Fort Smith Retiree Heading to Disney World after Successful Proton Therapy for Brain Tumors

By Marty Trieschmann

Meningiomas are tumors that grow from the membranes surrounding the brain and spinal cord. Patients can have a range of symptoms — from none to severe seizures, headaches and changes in vision, smell or hearing. Only about 15-20% of meningiomas are atypical, which means the tumors cells are neither cancerous nor benign but may become malignant at some point.

“It was inside and outside of my skull and just grew bigger and bigger,” Larey recalls of the fast-growing mass that had formed at the base of her skull.

Meningiomas are more common in older women, though the cause is unknown.

Larey with her husband and Dr. Xia on her last and final day of proton treatment.

Larey, a retired public school technology specialist, was on a trip with her daughter when she had difficulty following a conversation at breakfast. Her daughter insisted that Larey visit her primary care doctor, who ordered an MRI.

On the way home from her MRI, Larey’s phone rang on the busiest road in Fort Smith. It was the doctor’s office telling her to stop driving immediately because they had found tumors in her brain that could impair her vision. That moment suddenly changed Larey’s life as she went from going anywhere she wanted to eight months of not driving. The diagnosis also explained lots of little things that had been occurring in her life, such as accidentally hitting her husband’s car in the driveway.

Larey was referred to UAMS, where she had the operable parts of the tumor surgically removed. Standard treatment for an atypical meningioma is surgery and radiation.

Not long before the surgery, Larey’s 87-year-old mother saw a news report about the new Proton Center of Arkansas, which was about to open at UAMS. She naturally started talking to her daughter about it and wondering if proton therapy would be a viable treatment option.

When Larey’s tumors were biopsied and returned as atypical meningioma, the Proton Center of Arkansas became her first choice for radiation treatment.

The Proton Center of Arkansas, which opened in 2023, is a collaboration of UAMS, Arkansas Children’s, Baptist Health and Proton International, and is only the 43rd proton therapy center in the U.S. UAMS completed construction of a new Radiation Oncology Center in 2023, built in large part to house the new Proton Center, which takes up 9,000 square feet of the facility’s second floor.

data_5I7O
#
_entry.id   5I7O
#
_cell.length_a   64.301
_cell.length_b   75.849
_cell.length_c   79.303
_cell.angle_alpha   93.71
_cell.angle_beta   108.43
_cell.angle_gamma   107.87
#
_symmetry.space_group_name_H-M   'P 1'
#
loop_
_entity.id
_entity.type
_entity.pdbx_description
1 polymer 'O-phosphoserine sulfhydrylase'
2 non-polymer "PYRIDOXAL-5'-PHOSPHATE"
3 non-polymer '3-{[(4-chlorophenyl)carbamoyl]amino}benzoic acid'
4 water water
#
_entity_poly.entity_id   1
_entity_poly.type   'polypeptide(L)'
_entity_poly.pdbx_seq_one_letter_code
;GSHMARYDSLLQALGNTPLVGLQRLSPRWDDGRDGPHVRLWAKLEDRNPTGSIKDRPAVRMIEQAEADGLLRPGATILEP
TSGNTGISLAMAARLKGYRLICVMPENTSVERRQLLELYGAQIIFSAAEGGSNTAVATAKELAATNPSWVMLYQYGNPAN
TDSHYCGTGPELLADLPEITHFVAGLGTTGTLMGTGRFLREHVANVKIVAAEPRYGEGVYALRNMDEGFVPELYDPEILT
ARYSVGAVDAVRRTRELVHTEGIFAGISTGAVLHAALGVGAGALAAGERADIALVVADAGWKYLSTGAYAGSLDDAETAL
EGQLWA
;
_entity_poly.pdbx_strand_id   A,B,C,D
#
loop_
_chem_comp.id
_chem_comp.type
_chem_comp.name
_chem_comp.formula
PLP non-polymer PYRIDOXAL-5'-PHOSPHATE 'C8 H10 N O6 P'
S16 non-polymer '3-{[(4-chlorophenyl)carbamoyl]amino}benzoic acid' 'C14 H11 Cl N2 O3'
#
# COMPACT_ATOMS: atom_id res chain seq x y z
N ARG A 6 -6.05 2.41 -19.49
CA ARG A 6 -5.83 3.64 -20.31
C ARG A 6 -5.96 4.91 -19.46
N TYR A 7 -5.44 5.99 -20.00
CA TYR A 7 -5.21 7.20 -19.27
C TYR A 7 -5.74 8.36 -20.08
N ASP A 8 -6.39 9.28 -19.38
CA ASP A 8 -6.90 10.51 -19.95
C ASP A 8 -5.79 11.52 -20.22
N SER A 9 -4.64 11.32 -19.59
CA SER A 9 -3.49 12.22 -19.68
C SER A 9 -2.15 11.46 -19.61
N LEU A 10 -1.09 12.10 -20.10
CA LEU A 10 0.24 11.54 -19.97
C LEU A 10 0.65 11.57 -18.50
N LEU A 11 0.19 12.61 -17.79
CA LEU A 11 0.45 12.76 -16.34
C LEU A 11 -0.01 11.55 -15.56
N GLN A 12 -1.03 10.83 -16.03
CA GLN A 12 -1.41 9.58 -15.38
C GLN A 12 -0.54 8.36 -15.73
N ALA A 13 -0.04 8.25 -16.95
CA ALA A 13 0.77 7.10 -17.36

“The opportunity to stay in Arkansas for treatment was so important, and the fact that this was the newest Proton Center in the country gave us hope. The Proton Center of Arkansas turned out to become a huge part of the Larey family.”

Larey’s treatment was guided by Fen Xia, M.D., Ph.D., chair of the Department of Radiation Oncology at UAMS and director of the Radiation Oncology Center.

“She is amazing,” said Larey of Xia, who recommended using the innovative therapy to target the residual meningioma to minimize harming Larey’s healthy brain tissues. Proton therapy, which she received in short 30-minute treatments over six weeks, also reduces the chance that her tumor will return.

Proton therapy is uniquely engineered to target both operable and inoperable tumors like Larey’s while substantially decreasing the radiation dose to non-target brain tissues.

Larey says the Proton Center team played an integral part in getting her back to living her life. She had never experienced a medical center that makes patients feel so valued.

Larey said she feared that proton therapy would be like an MRI — a procedure that has always made her anxious and uncomfortable. The staff at the Proton Center of Arkansas put her ease and quickly let her know that proton treatment was nothing like an MRI. During each treatment, she could play her favorite songs from The Eagles and Bob Seger through the treatment room speakers. The room’s ambient lighting also made the therapy more relaxing and less stressful.

“Watching the care that the Proton Center provided to all the patients experiencing so much struggle in their lives gave me so much confidence that this was the place I needed to be. Cancer is a difficult diagnosis, but this group of caring people made the Proton Center the place to be.”

Now tumor-free, Larey is driving again and spending time with family. After a recent trip to an Oklahoma casino, she won $3,000 dollars playing the slots. She’s looking forward to an upcoming family trip to Disney World, the happiest place on Earth.